% ax curl list
[
    "<user>/import",
    "<user>/process"
]

A new Urd-list process has been created. What timestamps does it contain?

% ax curl <user>/process/since/0
[
    "2009-03"
]

Same timestamp as the last import job, from where we fetched the dataset chain we used as input. The Urd session:

% ax curl <user>/process/2009-03
{
    "timestamp": "2009-03",
    "build": "process",
    "user": "<user>",
    "joblist": [
        [
            "process",
            "dev-3"
        ]
    ],
    "caption": "",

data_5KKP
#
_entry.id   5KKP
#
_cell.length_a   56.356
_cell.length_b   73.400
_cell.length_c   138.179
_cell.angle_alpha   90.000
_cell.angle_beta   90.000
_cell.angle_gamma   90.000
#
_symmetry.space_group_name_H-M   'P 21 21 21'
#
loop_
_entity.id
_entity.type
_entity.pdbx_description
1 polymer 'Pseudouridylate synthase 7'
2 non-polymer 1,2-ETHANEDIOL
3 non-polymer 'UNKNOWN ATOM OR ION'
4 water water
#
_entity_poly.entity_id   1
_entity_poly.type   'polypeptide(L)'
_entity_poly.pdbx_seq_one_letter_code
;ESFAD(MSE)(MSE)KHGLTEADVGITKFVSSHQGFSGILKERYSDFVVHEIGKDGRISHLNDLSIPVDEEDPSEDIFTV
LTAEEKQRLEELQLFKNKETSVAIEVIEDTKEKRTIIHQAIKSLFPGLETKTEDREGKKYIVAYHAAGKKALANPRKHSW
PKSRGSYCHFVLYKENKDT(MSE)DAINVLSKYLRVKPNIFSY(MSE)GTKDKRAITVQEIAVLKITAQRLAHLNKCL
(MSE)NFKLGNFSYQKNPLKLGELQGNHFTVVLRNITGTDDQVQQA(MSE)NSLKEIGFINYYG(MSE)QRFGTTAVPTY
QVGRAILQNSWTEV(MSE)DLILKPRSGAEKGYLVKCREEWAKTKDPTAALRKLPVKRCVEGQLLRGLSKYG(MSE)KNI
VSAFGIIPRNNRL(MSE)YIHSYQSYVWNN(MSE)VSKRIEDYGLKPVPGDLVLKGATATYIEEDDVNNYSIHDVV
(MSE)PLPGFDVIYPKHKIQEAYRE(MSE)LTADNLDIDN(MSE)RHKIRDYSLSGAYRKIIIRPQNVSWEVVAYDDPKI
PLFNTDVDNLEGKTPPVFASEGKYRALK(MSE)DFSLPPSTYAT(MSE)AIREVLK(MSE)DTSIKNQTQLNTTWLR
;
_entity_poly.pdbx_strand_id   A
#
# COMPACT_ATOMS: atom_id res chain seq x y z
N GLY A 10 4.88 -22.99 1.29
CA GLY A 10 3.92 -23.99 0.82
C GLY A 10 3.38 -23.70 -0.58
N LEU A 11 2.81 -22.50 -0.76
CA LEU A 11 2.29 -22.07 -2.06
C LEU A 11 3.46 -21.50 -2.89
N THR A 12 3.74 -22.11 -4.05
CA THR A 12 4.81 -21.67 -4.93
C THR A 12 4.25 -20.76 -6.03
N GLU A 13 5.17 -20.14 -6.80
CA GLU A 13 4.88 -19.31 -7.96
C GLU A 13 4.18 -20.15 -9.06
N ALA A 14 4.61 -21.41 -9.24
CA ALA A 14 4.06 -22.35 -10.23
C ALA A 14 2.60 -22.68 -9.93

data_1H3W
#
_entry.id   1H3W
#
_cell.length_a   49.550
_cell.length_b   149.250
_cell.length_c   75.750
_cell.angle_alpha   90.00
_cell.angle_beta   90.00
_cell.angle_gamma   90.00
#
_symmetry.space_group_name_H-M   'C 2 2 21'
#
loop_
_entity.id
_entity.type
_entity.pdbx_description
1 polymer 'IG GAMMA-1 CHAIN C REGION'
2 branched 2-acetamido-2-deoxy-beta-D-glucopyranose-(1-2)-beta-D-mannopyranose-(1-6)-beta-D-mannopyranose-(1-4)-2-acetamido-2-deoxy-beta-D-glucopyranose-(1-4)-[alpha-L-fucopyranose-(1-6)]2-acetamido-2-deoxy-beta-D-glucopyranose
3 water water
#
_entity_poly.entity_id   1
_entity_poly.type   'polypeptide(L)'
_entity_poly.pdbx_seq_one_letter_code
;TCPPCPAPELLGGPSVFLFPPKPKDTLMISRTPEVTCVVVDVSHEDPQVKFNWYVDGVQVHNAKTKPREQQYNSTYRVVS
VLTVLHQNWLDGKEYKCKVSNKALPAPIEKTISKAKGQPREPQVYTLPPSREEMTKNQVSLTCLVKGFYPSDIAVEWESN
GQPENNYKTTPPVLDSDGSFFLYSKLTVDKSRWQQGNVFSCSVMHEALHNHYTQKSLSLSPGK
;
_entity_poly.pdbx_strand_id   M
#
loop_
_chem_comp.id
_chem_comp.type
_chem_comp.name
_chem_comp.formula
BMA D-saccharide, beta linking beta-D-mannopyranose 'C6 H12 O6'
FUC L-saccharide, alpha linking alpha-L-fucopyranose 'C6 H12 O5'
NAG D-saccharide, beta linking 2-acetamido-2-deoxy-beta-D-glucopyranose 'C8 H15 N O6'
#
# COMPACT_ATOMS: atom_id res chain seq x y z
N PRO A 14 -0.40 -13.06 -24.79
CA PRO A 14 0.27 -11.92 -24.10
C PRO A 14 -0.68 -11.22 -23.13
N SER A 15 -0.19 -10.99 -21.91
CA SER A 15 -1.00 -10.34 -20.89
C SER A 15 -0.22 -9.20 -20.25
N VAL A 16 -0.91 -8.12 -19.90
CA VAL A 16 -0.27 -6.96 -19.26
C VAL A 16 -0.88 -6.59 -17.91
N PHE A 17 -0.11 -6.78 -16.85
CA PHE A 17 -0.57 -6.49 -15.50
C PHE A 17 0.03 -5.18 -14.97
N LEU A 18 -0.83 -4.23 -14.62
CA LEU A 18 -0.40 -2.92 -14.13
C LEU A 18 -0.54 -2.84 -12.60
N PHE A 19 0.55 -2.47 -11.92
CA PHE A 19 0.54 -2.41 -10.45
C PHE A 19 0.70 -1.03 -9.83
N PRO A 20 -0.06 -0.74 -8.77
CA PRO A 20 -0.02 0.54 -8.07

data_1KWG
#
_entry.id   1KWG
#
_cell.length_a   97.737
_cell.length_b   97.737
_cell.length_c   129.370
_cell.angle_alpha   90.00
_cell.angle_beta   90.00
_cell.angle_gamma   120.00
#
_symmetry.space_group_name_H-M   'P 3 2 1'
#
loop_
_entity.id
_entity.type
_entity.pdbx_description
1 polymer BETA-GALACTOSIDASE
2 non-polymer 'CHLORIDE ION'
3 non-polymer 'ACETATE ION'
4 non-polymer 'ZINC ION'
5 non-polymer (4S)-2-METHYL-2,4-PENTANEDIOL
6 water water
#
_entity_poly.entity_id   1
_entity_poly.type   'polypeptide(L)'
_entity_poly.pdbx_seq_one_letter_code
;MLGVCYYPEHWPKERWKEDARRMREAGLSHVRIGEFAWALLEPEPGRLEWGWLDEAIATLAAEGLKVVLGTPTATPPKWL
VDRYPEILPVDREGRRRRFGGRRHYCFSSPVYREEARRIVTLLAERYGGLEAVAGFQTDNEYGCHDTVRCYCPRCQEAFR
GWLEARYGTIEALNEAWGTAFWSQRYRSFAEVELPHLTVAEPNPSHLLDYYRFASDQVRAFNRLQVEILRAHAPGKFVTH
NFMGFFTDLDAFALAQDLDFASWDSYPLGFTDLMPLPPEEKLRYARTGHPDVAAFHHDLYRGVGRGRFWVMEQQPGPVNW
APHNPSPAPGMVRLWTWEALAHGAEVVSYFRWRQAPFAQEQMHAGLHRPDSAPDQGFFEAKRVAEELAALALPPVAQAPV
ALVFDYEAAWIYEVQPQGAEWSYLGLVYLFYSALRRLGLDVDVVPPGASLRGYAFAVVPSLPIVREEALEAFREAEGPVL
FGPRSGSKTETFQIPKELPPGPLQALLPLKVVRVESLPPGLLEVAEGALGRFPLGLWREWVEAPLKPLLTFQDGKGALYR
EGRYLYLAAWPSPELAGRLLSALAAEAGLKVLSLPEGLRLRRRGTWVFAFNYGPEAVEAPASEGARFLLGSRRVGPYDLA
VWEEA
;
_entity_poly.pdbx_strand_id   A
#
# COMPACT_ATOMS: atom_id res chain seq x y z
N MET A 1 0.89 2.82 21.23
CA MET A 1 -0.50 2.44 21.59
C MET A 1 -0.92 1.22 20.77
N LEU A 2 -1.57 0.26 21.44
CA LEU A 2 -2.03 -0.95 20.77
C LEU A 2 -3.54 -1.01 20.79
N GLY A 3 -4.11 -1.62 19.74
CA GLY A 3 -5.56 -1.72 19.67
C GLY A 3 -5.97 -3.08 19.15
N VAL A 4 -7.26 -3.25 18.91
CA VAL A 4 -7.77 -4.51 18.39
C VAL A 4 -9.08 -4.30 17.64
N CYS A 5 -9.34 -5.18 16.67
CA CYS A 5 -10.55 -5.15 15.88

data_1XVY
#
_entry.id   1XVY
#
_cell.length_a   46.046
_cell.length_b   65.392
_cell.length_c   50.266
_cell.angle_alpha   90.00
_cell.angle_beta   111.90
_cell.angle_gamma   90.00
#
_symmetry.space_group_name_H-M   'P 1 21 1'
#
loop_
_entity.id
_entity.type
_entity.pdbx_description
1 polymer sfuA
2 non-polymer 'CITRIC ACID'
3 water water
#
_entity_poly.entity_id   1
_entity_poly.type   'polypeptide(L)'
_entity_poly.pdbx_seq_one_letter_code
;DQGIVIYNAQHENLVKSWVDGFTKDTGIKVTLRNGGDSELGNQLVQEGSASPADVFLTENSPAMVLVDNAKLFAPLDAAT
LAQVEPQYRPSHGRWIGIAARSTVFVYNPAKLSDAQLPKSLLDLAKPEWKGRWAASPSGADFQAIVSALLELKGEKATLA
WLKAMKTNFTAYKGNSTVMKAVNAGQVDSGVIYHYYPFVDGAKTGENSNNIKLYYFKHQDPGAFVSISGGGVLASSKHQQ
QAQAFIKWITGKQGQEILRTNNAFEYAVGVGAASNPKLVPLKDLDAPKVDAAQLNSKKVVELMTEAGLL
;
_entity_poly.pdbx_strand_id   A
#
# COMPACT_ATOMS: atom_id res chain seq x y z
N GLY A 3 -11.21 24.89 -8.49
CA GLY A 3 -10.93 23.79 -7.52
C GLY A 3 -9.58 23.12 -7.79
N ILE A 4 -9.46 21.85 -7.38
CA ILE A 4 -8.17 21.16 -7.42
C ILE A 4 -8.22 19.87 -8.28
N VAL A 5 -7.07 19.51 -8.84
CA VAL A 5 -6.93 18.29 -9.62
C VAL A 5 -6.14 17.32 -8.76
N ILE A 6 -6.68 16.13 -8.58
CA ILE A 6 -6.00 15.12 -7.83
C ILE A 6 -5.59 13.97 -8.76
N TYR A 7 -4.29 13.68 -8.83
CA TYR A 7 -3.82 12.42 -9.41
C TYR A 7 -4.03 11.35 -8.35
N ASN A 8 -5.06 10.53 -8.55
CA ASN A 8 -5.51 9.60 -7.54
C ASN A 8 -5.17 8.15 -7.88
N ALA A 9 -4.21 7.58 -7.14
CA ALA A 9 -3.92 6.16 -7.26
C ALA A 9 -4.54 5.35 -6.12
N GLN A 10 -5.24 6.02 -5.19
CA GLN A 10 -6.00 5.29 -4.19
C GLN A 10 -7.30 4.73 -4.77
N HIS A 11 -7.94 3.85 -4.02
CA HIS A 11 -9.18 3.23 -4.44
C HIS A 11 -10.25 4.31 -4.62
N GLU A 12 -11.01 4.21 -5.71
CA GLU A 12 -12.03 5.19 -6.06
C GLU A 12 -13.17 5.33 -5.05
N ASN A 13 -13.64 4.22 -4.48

"deps": {
        "<user>/import": {
            "caption": "",
            "joblist": [
                [
                    "csvimport",
                    "dev-2"
                ]
            ],
            "timestamp": "2009-03"
        }
    }
}

Here we can see the jobid to the process job, which is dev-3, as well as its dependencies. In this case, the dependency is the import Urd list at timestamp 2009-03, holding the csvimport job dev-2.

Using the Accelerator, every compute step is traceable all the way back to its source code and input data!

In the next part, we’ll show how to use Urd to append new columns to an existing dataset chain.

Additional Resources

The Accelerator’s Homepage (exax.org)
The Accelerator on Github/eBay
The Accelerator on PyPI
Reference Manual